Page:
Cuba has entered its third day of intense civil turmoil following anti-government protests erupting across the country on Sunday, July 11.
CNN’s Patrick Oppmann and Al Goodman have reported that more than 100 individuals, including a number of reporters and civic leaders, have been arrested or are now missing. According to the state-run Radio Rebelde, at least one individual has also been killed following clashes with the country’s police.
On Sunday, Oppmann and Goodman reported that “CNN journalists witnessed multiple people being forcibly arrested and thrown in the back of vans at protests in Havana. Videos of the protest showed demonstrators turning over a police car and throwing rocks at officers.”
The cause for the protests is complex and includes several troubling recent developments within the nation, including rampant unemployment, frustration over ongoing and repeated power outages, a severe lack of food and medicine as a result of the country’s increasingly dire response to the COVID-19 pandemic, and Trump-era economic sanctions against the country and its tourism industry in particular, which have had a brutal impact on Cuba’s economy.
Together, these factors have caused the public to turn against the government in record numbers, triggering what many experts have called the largest anti-government protests seen on the island nation in decades.
Oppmann and Goodman reported that “in San Antonio de los Banos, a city of about 46,000 people to the west of Havana, hundreds of Cubans took to the streets on Sunday, fed up after nearly a week of electricity cuts during the sweltering July heat.”
“Everyone was in the streets,” one protestor told CNN. “They have gone six days with only 12 hours of power each day. That was one of the things that blew this up.”
In an address to the country over the weekend, Cuban President Miguel Díaz-Canel said the U.S. was to blame for the turmoil, blaming the poor economy on U.S. trade sanctions against the communist country.
According to Oppmann and Goodman, “Díaz-Canel also urged his supporters to physically confront the protestors. ‘The order to combat has been given,’ he said at the end of his appearance. ‘Revolutionaries need to be on the streets.’”
In a subsequent speech on Monday, July 12, Díaz-Canel continued his assault on protestors, calling them criminals and demanding his supporters take action against them, calling the assault against police and property “a behavior that’s completely vulgar, completely indecent.”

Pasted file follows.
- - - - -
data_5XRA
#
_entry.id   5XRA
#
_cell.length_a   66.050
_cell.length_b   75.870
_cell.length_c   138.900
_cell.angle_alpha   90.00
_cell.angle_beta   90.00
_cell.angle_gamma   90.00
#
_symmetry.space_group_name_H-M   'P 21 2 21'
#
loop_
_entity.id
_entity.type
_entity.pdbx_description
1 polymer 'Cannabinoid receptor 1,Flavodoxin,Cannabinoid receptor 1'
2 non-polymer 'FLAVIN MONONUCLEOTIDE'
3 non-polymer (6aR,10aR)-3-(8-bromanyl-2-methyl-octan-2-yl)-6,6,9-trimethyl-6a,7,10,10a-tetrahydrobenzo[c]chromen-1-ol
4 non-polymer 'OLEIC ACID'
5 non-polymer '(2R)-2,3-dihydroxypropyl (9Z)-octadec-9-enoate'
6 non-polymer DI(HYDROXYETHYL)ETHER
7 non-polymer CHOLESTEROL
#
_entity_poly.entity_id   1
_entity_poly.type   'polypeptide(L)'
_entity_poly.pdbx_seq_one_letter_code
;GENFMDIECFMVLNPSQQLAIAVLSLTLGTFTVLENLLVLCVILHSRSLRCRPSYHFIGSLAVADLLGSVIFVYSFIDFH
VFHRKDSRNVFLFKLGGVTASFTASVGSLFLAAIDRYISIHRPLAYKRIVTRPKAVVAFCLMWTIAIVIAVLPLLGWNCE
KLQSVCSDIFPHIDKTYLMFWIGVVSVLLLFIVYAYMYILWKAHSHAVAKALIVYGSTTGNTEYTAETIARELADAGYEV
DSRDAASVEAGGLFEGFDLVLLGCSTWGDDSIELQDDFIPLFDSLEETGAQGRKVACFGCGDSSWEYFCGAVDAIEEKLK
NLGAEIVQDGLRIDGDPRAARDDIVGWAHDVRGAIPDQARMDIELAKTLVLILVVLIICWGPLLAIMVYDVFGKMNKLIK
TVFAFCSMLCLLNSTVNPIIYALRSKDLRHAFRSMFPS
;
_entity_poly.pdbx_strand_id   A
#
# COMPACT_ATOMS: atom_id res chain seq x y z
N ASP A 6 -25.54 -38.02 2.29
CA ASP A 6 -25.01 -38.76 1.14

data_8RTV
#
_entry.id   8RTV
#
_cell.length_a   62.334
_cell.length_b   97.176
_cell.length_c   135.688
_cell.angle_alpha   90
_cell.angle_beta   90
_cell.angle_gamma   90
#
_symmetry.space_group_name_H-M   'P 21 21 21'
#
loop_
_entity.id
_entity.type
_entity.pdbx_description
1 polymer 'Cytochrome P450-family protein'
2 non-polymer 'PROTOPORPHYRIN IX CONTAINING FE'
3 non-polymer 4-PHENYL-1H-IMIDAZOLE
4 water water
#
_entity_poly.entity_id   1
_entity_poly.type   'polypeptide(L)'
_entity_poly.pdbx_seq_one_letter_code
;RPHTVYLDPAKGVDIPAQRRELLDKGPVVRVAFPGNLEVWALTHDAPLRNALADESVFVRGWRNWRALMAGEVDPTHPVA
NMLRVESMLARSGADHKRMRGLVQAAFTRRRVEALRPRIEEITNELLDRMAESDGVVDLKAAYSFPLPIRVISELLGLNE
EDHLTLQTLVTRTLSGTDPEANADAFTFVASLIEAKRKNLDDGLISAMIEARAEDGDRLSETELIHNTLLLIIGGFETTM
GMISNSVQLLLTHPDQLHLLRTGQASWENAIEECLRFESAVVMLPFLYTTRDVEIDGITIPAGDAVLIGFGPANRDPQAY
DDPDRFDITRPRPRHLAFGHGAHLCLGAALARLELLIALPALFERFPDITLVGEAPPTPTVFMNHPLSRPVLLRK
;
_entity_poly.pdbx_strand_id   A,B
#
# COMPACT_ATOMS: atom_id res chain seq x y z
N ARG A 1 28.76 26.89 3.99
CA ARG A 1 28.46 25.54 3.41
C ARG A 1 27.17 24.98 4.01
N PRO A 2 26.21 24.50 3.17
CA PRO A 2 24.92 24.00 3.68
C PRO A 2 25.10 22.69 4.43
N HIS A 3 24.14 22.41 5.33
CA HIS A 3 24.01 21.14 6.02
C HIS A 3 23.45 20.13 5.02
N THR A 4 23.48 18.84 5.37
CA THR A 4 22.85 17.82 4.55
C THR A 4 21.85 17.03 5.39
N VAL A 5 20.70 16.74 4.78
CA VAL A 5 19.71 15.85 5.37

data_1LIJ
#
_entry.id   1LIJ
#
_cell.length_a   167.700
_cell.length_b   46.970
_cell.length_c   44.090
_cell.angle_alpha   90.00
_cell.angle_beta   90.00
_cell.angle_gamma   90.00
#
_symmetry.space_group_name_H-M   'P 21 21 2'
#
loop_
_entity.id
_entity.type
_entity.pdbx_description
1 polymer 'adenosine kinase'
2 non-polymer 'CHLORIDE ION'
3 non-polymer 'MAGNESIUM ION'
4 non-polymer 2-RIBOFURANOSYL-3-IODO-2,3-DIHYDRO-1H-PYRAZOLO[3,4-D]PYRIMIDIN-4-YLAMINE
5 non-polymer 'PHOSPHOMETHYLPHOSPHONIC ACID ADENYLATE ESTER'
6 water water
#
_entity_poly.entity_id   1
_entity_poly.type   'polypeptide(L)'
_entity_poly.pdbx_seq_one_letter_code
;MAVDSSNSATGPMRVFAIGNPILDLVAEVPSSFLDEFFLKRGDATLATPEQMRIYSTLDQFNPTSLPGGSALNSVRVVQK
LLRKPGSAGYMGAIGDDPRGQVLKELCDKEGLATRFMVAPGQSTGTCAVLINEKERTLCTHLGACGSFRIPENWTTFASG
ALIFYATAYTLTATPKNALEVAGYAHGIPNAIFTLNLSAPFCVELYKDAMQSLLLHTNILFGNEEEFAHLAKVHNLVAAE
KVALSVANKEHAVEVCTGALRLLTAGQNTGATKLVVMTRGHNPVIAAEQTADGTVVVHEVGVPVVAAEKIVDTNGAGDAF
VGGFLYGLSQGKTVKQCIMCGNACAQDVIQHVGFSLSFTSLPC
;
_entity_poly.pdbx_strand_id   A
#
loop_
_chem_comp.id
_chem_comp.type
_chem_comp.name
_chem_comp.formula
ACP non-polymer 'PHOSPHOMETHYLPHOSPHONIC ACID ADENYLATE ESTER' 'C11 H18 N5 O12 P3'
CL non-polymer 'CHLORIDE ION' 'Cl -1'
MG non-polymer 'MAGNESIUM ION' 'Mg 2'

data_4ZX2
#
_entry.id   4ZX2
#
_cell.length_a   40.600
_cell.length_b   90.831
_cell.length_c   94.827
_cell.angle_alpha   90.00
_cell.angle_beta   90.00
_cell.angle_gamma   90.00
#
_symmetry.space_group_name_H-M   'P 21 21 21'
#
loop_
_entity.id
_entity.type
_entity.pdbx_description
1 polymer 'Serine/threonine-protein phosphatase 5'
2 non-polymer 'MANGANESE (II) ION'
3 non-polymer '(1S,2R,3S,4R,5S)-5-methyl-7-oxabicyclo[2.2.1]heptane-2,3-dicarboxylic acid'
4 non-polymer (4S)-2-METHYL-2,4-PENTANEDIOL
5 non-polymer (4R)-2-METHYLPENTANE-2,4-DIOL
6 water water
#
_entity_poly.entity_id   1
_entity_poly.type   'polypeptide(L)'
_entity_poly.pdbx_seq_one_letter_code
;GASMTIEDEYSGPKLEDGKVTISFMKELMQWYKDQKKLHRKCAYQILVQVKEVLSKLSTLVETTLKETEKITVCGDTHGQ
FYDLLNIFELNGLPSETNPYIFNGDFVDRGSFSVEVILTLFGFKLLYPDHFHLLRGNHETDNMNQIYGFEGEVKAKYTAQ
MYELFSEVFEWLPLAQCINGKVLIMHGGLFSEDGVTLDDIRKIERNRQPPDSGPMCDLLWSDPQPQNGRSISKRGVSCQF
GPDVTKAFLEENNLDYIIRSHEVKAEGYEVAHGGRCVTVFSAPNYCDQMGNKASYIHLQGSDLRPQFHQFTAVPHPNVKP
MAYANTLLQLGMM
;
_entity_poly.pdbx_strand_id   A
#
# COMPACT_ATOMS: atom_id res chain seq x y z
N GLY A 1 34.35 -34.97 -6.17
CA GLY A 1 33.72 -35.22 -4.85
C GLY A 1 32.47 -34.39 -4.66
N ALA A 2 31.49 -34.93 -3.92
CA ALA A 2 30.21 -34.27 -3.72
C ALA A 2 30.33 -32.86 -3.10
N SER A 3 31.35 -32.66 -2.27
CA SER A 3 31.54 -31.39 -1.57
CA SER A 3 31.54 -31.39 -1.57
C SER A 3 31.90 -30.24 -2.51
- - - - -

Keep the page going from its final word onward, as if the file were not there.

Following that address, Gizmodo’s Brianna Provenzano reported that the Cuban government began blocking most social media and internet access on the island to prevent protestors from sharing news updates or letting people outside the country know what was going on there.
“Beginning on Monday, NetBlocks, an organization that tracks and reports internet access, confirmed that messaging and social media apps, including Facebook, Instagram, WhatsApp and Telegram, had all been at least partially restricted on the island, with some access in Havana lacking access to mobile data entirely,” Provenzano reported. “The sudden social media crackdown is likely a ploy by the government to disrupt communications as protests — already a rare occurrence for a country like Cuba, where dissident [activity] is closely monitored and controlled — continue to rage on the island.”
Back in the U.S., President Biden has warned the Cuban government not to crack down on its population, fearing additional deaths and severe human rights abuses that might occur.
“The Cuban people are demanding their freedom from an authoritarian regime. And I don’t think we’ve seen anything like this protest in a long, long time — if, quite frankly, ever,” Biden told reporters.
“The United States stands firmly with the people of Cuba as they assert their universal rights,” he said. “We call on the government of Cuba to refrain from violence in their attempts to silence the voice of the people of Cuba.”
U.S. State Department spokesman Ned Price reiterated Biden’s concerns, calling for Cuban officials to show restraint and stop the country’s internet blackout.
“In Miami, the center of the Cuban exile community in the United States, protesters have taken to the streets in support of the anti-government demonstrators,” Oppmann and Goodman reported. “On Tuesday, parts of the Palmetto Expressway were shut down by protesters, according to Lt. Alex Camacho of the Florida Highway Patrol.”
U.S. Secretary of State Tony Blinken also pushed back against Cuba’s claims that the U.S. had anything to do with the ongoing revolt from its citizens, saying instead that the nation’s leaders needed to look at their own actions and decisions that contributed to the uprising.
“It would be a grievous mistake for the Cuban regime to interpret what is happening in dozens of towns and cities across the island as the result or product of anything the United States has done,” Blinken said. “That is what we are hearing and seeing in Cuba, and that is a reflection of the Cuban people, not of the United States or any other outside actor.”
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